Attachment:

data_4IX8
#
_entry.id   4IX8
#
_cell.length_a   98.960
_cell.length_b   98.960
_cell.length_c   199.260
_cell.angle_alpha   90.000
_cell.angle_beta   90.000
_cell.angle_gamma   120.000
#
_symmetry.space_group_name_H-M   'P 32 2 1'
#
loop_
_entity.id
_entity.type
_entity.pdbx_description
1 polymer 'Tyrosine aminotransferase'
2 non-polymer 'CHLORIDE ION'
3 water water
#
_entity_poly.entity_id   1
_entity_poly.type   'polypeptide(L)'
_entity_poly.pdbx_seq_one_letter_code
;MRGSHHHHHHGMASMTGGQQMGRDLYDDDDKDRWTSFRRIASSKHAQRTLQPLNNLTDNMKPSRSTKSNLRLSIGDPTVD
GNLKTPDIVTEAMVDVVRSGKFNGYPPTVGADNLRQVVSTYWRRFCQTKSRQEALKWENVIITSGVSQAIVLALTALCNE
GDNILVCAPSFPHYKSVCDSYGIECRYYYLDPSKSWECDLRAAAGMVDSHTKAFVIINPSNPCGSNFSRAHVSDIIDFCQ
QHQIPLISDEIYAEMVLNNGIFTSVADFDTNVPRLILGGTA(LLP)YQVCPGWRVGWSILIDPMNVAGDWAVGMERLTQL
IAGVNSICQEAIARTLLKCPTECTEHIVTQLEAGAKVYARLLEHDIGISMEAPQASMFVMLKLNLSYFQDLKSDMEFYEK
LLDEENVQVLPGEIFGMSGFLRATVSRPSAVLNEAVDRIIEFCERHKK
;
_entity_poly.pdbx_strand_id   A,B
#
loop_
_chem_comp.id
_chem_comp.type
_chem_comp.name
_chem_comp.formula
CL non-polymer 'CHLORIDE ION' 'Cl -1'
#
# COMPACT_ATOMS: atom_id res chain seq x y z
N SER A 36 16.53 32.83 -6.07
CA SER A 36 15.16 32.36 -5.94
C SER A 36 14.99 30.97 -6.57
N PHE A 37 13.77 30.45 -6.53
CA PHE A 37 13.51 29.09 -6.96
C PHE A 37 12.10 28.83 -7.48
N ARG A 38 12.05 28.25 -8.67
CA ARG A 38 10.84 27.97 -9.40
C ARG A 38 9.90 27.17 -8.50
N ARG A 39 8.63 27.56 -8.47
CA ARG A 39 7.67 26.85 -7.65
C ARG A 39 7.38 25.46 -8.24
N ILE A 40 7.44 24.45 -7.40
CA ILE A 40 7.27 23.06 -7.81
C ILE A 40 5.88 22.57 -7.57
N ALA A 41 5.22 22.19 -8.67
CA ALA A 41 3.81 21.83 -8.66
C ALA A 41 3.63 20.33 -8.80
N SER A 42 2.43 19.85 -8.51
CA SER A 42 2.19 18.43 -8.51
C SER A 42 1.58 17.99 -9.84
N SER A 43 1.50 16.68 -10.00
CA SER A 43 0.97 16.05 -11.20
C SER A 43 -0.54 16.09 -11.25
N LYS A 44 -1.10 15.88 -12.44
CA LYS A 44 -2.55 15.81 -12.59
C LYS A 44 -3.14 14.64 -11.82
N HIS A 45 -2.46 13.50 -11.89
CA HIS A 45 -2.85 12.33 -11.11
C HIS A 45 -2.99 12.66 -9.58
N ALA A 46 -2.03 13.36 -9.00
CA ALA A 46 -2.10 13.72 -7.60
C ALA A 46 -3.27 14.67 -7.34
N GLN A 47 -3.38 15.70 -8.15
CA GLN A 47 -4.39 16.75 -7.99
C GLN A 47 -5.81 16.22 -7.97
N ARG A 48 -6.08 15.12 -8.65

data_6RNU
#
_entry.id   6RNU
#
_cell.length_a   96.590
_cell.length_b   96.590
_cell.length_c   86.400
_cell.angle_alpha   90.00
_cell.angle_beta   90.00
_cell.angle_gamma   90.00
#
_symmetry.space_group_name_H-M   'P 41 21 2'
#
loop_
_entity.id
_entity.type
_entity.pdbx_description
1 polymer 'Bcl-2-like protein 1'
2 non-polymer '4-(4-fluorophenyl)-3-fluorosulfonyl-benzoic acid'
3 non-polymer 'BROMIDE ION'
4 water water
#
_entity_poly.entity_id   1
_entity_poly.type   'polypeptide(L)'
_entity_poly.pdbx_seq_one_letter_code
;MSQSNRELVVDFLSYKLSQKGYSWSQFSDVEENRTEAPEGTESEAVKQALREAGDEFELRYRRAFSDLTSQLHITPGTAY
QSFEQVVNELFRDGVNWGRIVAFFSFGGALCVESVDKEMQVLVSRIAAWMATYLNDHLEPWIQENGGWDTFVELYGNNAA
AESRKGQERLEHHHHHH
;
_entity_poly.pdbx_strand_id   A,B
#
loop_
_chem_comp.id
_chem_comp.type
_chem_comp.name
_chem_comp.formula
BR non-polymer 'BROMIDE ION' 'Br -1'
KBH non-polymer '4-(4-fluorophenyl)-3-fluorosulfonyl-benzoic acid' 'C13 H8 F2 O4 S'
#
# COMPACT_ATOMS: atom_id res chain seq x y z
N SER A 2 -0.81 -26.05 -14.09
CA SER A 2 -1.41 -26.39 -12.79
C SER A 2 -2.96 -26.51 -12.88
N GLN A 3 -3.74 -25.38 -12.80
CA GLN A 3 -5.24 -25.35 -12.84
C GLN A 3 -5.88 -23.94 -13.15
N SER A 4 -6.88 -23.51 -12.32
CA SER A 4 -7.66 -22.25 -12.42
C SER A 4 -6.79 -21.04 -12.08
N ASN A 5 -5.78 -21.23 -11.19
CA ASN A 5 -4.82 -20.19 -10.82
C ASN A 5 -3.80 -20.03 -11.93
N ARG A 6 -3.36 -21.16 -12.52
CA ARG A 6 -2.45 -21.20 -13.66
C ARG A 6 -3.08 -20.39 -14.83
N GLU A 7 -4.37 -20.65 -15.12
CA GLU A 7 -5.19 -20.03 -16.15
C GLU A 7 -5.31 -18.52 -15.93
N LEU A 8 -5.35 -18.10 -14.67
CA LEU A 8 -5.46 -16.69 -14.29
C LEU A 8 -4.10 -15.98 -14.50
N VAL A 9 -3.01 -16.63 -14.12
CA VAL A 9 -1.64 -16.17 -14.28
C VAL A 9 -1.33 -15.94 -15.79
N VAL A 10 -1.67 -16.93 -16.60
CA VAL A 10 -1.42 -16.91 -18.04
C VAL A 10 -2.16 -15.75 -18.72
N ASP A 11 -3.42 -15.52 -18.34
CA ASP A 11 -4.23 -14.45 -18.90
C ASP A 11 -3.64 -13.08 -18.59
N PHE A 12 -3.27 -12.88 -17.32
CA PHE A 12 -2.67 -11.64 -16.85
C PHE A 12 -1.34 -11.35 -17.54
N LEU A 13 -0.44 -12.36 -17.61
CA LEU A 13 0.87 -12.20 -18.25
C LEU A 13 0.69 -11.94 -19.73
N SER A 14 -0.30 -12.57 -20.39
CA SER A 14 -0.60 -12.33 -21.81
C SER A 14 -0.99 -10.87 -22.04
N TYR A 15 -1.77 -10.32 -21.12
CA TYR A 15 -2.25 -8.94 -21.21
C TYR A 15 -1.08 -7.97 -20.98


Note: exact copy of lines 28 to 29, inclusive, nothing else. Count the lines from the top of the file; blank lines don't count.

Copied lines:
QHQIPLISDEIYAEMVLNNGIFTSVADFDTNVPRLILGGTA(LLP)YQVCPGWRVGWSILIDPMNVAGDWAVGMERLTQL
IAGVNSICQEAIARTLLKCPTECTEHIVTQLEAGAKVYARLLEHDIGISMEAPQASMFVMLKLNLSYFQDLKSDMEFYEK